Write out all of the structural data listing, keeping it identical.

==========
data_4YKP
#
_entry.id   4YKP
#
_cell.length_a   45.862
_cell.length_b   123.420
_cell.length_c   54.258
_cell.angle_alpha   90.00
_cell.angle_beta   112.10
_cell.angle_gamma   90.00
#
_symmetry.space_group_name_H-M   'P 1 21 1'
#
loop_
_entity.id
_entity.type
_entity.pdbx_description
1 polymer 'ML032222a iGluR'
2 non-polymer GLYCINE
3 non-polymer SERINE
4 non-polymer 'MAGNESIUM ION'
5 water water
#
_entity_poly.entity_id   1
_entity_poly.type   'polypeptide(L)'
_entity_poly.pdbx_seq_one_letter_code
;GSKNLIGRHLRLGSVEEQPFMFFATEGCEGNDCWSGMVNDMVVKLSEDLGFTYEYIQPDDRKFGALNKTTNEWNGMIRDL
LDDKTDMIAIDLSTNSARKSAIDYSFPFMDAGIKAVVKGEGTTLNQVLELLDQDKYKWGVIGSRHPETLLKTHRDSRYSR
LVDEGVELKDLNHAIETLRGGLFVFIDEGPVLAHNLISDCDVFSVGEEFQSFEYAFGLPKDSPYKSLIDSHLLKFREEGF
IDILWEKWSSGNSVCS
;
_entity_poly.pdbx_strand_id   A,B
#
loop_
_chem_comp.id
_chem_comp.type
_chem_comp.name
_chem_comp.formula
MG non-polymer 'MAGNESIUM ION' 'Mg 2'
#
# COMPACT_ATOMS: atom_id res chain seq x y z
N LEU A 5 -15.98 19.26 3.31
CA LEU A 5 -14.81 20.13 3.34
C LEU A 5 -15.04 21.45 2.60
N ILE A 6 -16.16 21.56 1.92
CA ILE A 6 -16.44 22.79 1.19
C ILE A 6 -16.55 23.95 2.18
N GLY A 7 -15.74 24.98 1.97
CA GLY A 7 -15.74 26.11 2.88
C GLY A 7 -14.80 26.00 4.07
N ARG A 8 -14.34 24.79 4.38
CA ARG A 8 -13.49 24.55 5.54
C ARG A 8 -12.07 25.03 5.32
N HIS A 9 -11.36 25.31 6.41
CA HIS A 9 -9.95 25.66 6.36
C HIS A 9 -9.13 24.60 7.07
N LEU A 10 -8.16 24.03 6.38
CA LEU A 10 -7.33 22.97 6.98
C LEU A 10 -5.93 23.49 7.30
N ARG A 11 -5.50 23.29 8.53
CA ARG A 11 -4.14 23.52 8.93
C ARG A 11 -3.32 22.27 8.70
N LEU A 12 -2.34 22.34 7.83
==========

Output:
data_4YKP
#
_entry.id   4YKP
#
_cell.length_a   45.862
_cell.length_b   123.420
_cell.length_c   54.258
_cell.angle_alpha   90.00
_cell.angle_beta   112.10
_cell.angle_gamma   90.00
#
_symmetry.space_group_name_H-M   'P 1 21 1'
#
loop_
_entity.id
_entity.type
_entity.pdbx_description
1 polymer 'ML032222a iGluR'
2 non-polymer GLYCINE
3 non-polymer SERINE
4 non-polymer 'MAGNESIUM ION'
5 water water
#
_entity_poly.entity_id   1
_entity_poly.type   'polypeptide(L)'
_entity_poly.pdbx_seq_one_letter_code
;GSKNLIGRHLRLGSVEEQPFMFFATEGCEGNDCWSGMVNDMVVKLSEDLGFTYEYIQPDDRKFGALNKTTNEWNGMIRDL
LDDKTDMIAIDLSTNSARKSAIDYSFPFMDAGIKAVVKGEGTTLNQVLELLDQDKYKWGVIGSRHPETLLKTHRDSRYSR
LVDEGVELKDLNHAIETLRGGLFVFIDEGPVLAHNLISDCDVFSVGEEFQSFEYAFGLPKDSPYKSLIDSHLLKFREEGF
IDILWEKWSSGNSVCS
;
_entity_poly.pdbx_strand_id   A,B
#
loop_
_chem_comp.id
_chem_comp.type
_chem_comp.name
_chem_comp.formula
MG non-polymer 'MAGNESIUM ION' 'Mg 2'
#
# COMPACT_ATOMS: atom_id res chain seq x y z
N LEU A 5 -15.98 19.26 3.31
CA LEU A 5 -14.81 20.13 3.34
C LEU A 5 -15.04 21.45 2.60
N ILE A 6 -16.16 21.56 1.92
CA ILE A 6 -16.44 22.79 1.19
C ILE A 6 -16.55 23.95 2.18
N GLY A 7 -15.74 24.98 1.97
CA GLY A 7 -15.74 26.11 2.88
C GLY A 7 -14.80 26.00 4.07
N ARG A 8 -14.34 24.79 4.38
CA ARG A 8 -13.49 24.55 5.54
C ARG A 8 -12.07 25.03 5.32
N HIS A 9 -11.36 25.31 6.41
CA HIS A 9 -9.95 25.66 6.36
C HIS A 9 -9.13 24.60 7.07
N LEU A 10 -8.16 24.03 6.38
CA LEU A 10 -7.33 22.97 6.98
C LEU A 10 -5.93 23.49 7.30
N ARG A 11 -5.50 23.29 8.53
CA ARG A 11 -4.14 23.52 8.93
C ARG A 11 -3.32 22.27 8.70
N LEU A 12 -2.34 22.34 7.83